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Bloomberg: Gazprom Doesn’t Plan to Buy Stake in Exxon Mobil’s Sakhalin-1

By Joe Carroll and Greg Walters

June 29 (Bloomberg) — OAO Gazprom, the Russian energy company that seized control of $8.5 billion in projects from Royal Dutch Shell Plc and BP Plc, doesn’t expect to buy a stake in Exxon Mobil Corp.’s Sakhalin-1 oil and gas development.

Deputy Chief Executive Officer Alexander Medvedev told shareholders at a meeting in Moscow that plans for Gazprom to buy the natural gas output of the project won’t entail taking an ownership stake in the $17 billion venture. Gazprom said on June 26 that it wants to buy all the gas produced at the offshore Sakhalin-1 project to uphold the Moscow-based company’s monopoly on Russian gas exports.

Gazprom’s decision to leave Sakhalin-1 alone may have improved its chances of convincing Exxon to abandon plans to export the gas to China, said Fadel Gheit, senior vice president of oil and gas research at Oppenheimer & Co.

“This is their way of showing Exxon that there’s an easy way to do this and there is a hard way to do it,” said Gheit, who has a “buy” rating on the shares and personally owns the stock. “These are brutal chess players. They don’t push you; they make you jump.”

Jeanne Miller, an Exxon Mobil spokeswoman in Houston, said talks with Gazprom over Sakhalin-1 gas sales are continuing. She declined to comment on Medvedev’s statement.

Exxon, which pumps more crude oil than every member of OPEC except Saudi Arabia and Iran, is the lone international oil company to escape seizure of assets as President Vladimir Putin tightens his grip on Russia’s petroleum and mineral resources.

`Crosshairs’

Shell, the world’s second-biggest oil company behind Exxon, ceded a majority stake in its Sakhalin-2 project to Gazprom in December for $7.45 billion.

BP’s TNK-BP subsidiary last week agreed to surrender a controlling stake in the Kovykta gas field in Siberia and half of a pipeline unit to Gazprom. The price will range from $700 million to $900 million when finalized, the companies said in a June 22 announcement.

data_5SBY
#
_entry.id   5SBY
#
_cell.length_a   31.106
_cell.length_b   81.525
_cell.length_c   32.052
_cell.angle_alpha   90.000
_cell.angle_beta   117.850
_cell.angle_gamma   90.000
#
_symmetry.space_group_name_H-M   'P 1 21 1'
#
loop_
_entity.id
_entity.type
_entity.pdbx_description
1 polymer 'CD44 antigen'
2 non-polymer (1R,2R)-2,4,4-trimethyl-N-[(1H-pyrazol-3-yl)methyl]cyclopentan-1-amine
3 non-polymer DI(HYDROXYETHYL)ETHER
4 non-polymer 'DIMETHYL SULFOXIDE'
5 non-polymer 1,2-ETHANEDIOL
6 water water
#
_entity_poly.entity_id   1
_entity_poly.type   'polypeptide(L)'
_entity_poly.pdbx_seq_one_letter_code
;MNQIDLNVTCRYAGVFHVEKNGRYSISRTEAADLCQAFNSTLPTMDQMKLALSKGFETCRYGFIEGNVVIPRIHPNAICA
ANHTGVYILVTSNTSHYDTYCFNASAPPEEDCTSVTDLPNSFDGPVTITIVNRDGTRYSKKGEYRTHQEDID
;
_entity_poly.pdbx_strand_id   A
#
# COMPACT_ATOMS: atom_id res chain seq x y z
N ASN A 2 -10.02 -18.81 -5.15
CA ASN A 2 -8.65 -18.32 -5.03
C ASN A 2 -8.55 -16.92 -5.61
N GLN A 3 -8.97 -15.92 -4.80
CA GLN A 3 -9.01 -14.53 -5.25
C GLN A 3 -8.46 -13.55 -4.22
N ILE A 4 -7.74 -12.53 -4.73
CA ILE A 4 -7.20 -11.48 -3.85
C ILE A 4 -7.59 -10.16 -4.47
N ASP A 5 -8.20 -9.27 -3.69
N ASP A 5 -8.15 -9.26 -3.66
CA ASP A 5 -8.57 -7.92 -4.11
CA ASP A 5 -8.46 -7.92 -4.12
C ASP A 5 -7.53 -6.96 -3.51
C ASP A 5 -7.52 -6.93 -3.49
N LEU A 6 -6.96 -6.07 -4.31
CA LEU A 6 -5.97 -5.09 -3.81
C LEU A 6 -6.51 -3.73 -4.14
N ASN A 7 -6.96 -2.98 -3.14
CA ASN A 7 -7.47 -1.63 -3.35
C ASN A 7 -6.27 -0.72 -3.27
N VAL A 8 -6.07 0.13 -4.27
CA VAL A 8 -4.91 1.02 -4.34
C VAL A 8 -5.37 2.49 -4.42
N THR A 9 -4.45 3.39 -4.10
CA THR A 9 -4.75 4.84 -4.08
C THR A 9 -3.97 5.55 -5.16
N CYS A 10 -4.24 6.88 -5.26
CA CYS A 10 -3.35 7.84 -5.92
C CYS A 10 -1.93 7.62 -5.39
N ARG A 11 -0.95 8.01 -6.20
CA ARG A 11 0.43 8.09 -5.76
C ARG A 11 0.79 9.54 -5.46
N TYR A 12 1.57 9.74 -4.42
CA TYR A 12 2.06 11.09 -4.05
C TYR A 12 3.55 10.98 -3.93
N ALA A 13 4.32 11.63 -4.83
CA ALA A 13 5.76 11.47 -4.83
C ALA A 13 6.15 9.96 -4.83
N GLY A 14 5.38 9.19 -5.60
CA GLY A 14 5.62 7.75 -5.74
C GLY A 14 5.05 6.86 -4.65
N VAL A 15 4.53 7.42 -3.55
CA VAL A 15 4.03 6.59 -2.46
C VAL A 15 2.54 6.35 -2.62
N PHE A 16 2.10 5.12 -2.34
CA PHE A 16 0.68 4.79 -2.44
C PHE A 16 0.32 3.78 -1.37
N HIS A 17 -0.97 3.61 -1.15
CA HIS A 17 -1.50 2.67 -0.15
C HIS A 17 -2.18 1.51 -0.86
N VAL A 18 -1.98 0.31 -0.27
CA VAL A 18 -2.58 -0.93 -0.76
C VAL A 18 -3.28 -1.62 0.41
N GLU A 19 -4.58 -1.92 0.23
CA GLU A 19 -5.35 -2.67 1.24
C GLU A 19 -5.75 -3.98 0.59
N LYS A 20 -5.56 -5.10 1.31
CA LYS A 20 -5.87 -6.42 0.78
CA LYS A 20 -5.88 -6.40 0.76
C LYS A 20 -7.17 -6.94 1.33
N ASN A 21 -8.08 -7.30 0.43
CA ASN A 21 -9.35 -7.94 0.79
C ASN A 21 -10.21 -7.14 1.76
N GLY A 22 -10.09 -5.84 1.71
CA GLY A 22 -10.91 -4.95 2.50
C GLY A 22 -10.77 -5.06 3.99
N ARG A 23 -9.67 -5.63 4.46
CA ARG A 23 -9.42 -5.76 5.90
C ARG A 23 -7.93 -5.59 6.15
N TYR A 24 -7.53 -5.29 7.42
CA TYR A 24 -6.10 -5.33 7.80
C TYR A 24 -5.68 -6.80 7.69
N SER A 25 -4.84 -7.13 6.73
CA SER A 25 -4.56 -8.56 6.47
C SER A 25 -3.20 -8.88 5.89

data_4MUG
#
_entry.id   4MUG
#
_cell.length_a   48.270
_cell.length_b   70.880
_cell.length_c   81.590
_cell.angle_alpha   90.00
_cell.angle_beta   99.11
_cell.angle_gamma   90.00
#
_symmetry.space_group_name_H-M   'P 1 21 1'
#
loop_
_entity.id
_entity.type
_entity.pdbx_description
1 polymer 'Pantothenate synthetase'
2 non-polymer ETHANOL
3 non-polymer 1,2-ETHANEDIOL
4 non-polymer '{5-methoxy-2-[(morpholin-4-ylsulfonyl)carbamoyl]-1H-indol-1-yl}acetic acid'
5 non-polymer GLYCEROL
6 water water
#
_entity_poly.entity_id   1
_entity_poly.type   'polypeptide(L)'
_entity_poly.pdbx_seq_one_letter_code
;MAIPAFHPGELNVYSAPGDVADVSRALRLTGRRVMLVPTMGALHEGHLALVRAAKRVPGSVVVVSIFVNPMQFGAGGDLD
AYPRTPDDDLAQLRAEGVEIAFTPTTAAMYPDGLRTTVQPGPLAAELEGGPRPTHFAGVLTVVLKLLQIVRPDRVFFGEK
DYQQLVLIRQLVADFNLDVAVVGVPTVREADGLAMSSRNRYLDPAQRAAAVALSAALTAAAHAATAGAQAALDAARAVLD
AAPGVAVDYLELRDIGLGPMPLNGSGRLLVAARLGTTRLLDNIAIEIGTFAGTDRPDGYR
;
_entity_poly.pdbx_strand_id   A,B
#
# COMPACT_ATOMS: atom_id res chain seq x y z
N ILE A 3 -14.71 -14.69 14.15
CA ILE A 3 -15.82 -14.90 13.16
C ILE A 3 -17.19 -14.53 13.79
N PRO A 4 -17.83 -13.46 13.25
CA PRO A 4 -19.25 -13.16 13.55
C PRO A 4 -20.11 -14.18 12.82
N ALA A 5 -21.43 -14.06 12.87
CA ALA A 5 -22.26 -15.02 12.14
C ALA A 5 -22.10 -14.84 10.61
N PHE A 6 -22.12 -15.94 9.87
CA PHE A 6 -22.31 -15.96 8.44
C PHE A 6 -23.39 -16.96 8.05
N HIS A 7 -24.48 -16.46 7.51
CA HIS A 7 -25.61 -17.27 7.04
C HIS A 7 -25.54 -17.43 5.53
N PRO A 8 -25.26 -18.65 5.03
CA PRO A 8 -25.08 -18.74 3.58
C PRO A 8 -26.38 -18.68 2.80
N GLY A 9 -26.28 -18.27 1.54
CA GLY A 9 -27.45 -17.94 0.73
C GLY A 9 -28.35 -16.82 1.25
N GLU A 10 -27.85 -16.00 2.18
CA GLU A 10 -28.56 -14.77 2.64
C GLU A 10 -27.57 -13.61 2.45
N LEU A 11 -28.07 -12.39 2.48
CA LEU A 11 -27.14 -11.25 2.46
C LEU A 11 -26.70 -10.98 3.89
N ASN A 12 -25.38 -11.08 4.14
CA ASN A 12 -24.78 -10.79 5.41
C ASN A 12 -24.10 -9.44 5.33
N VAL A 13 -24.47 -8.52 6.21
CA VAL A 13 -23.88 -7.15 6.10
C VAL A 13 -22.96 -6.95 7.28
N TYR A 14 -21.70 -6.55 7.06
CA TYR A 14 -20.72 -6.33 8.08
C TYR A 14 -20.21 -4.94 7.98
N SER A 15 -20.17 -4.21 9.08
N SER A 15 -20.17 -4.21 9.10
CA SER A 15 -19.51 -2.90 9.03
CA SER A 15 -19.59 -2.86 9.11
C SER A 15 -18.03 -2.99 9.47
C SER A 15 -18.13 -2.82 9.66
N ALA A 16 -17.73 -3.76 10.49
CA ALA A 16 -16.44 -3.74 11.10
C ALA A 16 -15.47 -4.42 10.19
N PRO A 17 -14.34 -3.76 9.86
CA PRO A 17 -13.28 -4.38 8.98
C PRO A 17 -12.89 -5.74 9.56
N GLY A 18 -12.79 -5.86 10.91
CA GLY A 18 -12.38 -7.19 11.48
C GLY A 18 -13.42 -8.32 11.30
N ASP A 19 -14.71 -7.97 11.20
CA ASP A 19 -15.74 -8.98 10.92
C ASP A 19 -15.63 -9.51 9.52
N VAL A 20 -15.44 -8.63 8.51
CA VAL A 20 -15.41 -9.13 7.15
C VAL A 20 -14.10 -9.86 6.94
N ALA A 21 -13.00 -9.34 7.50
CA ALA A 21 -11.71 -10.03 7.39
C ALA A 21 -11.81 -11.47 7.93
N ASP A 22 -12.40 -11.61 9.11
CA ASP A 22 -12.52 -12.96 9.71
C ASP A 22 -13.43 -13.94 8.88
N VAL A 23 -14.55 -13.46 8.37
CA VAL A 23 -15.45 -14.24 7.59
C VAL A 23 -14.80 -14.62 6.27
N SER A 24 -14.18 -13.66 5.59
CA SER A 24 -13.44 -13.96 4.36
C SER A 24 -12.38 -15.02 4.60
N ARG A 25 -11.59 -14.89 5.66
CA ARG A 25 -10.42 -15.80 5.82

Exxon appeared to be next in line for an asset seizure after environmental regulators and local government officials began issuing citations and fines to Sakhalin-1 managers for overflowing trash bins, peeling paint and failing to spread enough sand across icy parking lots, Gheit said.

“It was the same pattern where they just want to harass them to tell them you’re in our crosshairs,” Gheit said. “They did the same things to Shell and BP and eventually they wilted them completely down and beat them into submission.”

Russia, Venezuela

Record energy prices have emboldened leaders in countries that are rich in oil and gas, such as Russia and Venezuela.

Exxon Mobil and ConocoPhillips have failed to come to terms with the state oil company in Venezuela, where the government of Hugo Chavez has taken control of oil joint ventures in the Faja region. The companies will leave Venezuela, the government said this week. Talks continue over the amount of compensation they will get for their assets.

Russia has 79.5 billion barrels of untapped oil, the sixth- largest reserves in the world, behind Saudi Arabia, Iran, Iraq, Kuwait and Venezuela, according to 2006 figures published by London-based BP.

Russia pumped 9.77 million barrels of oil a day last year, enough to supply 64 percent of U.S. demand. Only Saudi Arabia had higher output with 10.9 million barrels a day, according to BP.

Exxon’s Sakhalin-1 project began pumping oil in October 2005, reaching 250,000 barrels a day in February. The Irving, Texas, company operates and owns a 30 percent stake in the project under a 1996 production-sharing agreement with the Russian government.

7-Mile Wells

Exxon built the world’s most powerful drilling rig to bore wells from the island’s shore to reach oil reservoirs buried under the sea floor more than seven miles away. The three fields hold an estimated 2.3 billion barrels of oil and 17.1 trillion cubic feet of gas.

The other partners in Sakhalin-1 are a Japanese group known as SODECO that owns 30 percent; India’s Oil and Natural Gas Corp., with 20 percent; and OAO Rosneft, Russia’s state-run oil company, with 20 percent.

The first oil discovery at what is now Sakhalin-1 in the Russian Far East was in 1977. The development is comprised of the Chayvo, Odoptu and Arkutun Dagi fields, which lie under seas that are choked with ice for half the year.

To contact the reporters on this story: Joe Carroll in Chicago at [email protected] ; Greg Walters in Moscow [email protected]
Last Updated: June 29, 2007 17:54 EDT

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